That's also the reason why I have been neglecting the blog. I simply grabbed the wrench and started jumping on every single bold that I could see. You can't find much better things to do in the evenings, especially when it's around -15 degrees outside and your car is almost literally buried under snow. As I remove parts, not only did it make me scared because of the increasing complexity of the job, but I became more and more excited to move on to the next step. I must say that due to my lack of experience and know-how, I'm progressing rather slowly, but in general the mechanisms are designed in such a simple and smart way, that it shouldn't take a well trained specialist more than just a few hours to remove every single nut and bolt on the bike, and then to put it all together again.
As I don't have a proper bike stand, the Bimmer should keep standing by itself. Therefore I left it standing on the center stand (and front wheel) and I started working from rear to the front. I would start with the rear wheel, seat, fender and suspension, then continue with the final drive, tank, then take out the transmission and the engine and finally take care of the front wheel, forks and steering head. The rest of the work will be on the workbench, although they are the best looking parts from outside, I won't feel comfortable without looking into the engine, the tranny, let alone the wheel hubs and bearings in case there's anything wrong.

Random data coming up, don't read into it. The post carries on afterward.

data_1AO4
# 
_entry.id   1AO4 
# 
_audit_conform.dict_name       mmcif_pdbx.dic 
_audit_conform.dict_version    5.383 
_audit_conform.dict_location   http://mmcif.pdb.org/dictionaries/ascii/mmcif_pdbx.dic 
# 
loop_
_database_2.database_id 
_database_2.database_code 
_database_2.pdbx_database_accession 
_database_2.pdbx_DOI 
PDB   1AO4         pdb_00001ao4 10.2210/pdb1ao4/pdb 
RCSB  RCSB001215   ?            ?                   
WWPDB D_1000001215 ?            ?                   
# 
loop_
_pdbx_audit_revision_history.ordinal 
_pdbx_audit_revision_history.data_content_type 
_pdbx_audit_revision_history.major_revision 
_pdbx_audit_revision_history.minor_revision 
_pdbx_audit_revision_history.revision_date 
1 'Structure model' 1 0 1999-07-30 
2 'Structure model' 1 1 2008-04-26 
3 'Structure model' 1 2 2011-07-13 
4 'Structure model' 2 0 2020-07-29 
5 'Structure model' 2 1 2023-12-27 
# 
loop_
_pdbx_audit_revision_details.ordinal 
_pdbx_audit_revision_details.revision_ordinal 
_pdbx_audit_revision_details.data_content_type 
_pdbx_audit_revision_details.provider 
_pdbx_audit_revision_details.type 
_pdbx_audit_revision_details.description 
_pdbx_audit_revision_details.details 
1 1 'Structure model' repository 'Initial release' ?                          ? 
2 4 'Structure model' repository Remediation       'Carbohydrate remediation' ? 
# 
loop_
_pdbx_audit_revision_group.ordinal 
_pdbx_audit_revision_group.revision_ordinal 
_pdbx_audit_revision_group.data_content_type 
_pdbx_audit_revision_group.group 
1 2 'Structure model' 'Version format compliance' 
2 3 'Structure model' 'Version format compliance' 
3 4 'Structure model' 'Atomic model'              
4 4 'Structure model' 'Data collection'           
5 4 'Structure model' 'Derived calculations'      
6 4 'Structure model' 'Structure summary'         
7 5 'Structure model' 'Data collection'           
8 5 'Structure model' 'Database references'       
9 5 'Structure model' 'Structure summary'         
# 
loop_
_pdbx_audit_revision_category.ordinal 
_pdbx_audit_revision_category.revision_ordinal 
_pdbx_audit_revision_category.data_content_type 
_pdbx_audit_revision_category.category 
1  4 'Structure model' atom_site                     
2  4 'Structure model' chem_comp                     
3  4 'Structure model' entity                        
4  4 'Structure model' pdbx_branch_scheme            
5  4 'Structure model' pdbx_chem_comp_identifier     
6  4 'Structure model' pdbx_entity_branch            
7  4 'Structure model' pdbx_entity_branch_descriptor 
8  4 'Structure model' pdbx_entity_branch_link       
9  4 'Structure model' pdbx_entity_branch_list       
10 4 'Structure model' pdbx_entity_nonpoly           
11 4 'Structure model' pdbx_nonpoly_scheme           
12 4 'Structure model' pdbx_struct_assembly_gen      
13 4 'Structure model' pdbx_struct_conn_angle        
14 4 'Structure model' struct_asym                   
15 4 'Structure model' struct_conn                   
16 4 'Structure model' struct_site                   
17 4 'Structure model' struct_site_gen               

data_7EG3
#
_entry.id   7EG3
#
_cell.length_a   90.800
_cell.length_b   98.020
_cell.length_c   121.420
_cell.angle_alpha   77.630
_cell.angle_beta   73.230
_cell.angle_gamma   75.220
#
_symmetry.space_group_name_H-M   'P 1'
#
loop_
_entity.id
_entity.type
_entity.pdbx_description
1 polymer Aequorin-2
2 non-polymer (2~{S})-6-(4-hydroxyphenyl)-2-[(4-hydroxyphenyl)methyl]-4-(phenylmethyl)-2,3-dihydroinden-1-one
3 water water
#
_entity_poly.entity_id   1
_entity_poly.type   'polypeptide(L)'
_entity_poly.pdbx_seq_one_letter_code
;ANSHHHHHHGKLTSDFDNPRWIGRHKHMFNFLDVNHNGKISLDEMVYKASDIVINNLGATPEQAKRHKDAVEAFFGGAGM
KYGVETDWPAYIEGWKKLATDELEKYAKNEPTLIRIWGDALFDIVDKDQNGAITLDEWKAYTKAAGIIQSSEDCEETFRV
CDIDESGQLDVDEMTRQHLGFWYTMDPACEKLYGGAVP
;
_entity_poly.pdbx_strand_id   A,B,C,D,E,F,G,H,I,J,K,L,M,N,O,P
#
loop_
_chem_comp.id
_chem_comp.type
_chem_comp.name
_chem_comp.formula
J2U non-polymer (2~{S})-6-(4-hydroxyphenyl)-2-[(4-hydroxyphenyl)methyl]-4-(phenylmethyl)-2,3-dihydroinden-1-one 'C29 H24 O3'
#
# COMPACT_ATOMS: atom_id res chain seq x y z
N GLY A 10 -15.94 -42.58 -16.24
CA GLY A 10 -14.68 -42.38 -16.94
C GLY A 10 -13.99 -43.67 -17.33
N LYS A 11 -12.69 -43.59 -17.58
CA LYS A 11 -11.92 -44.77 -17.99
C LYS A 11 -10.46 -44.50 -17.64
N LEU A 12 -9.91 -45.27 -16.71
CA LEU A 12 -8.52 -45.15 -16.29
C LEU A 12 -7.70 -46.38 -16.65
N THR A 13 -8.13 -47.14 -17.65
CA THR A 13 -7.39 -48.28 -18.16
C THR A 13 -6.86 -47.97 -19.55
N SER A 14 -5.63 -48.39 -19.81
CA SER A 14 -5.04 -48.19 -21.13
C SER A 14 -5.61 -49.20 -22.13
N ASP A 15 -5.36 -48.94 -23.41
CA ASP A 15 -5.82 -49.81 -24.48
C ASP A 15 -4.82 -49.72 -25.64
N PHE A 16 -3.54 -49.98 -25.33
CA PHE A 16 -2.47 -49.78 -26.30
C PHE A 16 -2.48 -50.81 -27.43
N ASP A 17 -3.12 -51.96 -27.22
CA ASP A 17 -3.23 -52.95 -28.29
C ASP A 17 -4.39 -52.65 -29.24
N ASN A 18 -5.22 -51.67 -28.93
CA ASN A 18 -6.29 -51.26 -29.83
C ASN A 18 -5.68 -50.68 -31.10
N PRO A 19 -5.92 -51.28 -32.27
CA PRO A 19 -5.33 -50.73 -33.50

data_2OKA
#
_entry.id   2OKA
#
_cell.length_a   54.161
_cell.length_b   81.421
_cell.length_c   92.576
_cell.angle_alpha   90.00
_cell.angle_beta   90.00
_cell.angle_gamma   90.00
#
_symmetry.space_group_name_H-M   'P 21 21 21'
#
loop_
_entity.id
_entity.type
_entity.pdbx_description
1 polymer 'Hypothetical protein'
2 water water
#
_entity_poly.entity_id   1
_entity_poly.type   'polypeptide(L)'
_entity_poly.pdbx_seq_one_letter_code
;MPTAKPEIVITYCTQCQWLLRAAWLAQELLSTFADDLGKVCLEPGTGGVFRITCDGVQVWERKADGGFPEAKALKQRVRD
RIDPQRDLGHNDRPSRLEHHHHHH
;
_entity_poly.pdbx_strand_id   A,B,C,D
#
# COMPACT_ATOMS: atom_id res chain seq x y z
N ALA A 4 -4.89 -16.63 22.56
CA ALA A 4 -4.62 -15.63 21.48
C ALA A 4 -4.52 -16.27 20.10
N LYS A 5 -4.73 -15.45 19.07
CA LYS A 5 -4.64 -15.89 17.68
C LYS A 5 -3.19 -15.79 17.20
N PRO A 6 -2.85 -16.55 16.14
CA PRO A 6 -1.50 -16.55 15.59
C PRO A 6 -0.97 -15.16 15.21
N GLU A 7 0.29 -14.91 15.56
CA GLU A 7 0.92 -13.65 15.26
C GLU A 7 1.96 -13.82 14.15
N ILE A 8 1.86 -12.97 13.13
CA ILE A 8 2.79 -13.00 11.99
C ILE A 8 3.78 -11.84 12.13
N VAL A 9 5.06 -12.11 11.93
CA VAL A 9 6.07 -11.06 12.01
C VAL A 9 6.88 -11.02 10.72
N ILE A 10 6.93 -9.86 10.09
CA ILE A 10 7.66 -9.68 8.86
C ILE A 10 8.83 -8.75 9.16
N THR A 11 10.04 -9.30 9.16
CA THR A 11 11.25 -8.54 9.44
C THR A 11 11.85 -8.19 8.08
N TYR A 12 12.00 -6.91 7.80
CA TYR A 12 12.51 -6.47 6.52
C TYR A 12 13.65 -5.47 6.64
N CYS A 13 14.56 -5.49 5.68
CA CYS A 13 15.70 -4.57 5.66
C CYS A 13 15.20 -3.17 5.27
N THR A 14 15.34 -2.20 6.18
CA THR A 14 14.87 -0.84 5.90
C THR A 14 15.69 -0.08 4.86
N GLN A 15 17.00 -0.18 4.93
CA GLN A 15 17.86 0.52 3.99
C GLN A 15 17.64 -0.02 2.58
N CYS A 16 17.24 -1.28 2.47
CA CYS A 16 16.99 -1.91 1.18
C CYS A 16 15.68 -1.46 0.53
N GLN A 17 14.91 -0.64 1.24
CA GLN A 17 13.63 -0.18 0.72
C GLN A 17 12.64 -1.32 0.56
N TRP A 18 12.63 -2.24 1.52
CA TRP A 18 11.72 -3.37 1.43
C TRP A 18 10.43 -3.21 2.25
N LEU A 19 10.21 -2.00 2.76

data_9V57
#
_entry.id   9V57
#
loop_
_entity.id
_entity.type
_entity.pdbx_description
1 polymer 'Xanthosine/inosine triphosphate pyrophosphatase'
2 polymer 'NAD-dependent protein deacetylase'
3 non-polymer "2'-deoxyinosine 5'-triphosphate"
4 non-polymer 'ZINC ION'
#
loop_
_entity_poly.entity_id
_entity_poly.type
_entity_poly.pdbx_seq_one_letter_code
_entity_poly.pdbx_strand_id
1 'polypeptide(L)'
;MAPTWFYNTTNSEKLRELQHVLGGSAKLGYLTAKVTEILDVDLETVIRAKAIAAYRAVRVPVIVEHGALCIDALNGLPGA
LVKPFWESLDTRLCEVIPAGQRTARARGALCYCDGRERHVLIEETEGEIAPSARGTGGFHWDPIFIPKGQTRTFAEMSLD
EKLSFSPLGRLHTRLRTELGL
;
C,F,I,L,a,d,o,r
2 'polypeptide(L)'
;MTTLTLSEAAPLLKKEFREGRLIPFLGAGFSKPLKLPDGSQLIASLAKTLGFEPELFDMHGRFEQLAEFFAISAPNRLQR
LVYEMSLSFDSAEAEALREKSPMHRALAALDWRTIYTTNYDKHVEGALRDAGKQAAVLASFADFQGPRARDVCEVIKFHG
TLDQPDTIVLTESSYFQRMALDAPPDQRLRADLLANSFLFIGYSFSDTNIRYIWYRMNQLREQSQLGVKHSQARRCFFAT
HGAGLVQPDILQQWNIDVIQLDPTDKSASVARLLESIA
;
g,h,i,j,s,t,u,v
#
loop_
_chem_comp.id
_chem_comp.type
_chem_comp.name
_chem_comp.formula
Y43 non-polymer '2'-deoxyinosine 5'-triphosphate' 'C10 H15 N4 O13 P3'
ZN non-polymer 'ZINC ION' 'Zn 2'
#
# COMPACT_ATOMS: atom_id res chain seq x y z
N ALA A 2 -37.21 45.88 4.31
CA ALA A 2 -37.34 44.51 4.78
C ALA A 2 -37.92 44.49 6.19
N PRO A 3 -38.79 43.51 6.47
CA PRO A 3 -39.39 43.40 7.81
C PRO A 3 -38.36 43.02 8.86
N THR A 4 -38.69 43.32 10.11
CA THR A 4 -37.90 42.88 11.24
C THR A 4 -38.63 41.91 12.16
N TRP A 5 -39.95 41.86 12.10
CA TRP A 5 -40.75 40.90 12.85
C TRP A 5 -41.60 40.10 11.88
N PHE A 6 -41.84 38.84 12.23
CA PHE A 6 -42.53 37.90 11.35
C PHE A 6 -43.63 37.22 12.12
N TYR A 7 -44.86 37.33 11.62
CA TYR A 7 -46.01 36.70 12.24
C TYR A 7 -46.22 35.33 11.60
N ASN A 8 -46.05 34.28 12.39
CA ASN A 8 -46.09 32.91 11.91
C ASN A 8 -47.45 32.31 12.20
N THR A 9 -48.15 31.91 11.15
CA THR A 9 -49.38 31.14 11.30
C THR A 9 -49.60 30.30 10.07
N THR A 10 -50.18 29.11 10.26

Simply loosen two bolts on the rear fender, then upwards folds the rear part of the fender, via a hinge. Just roll the wheel out of the "backdoor".
This one does not have a rear fork, though. The rear wheel is attached right to the rear suspension and can freely move up and down on the center axles of the suspension tubes. There is a spring to resist this upwards movement, and gravity handles the rest. It may not be as effective and strong as its grandchildren, but definitely much more beautiful as a design.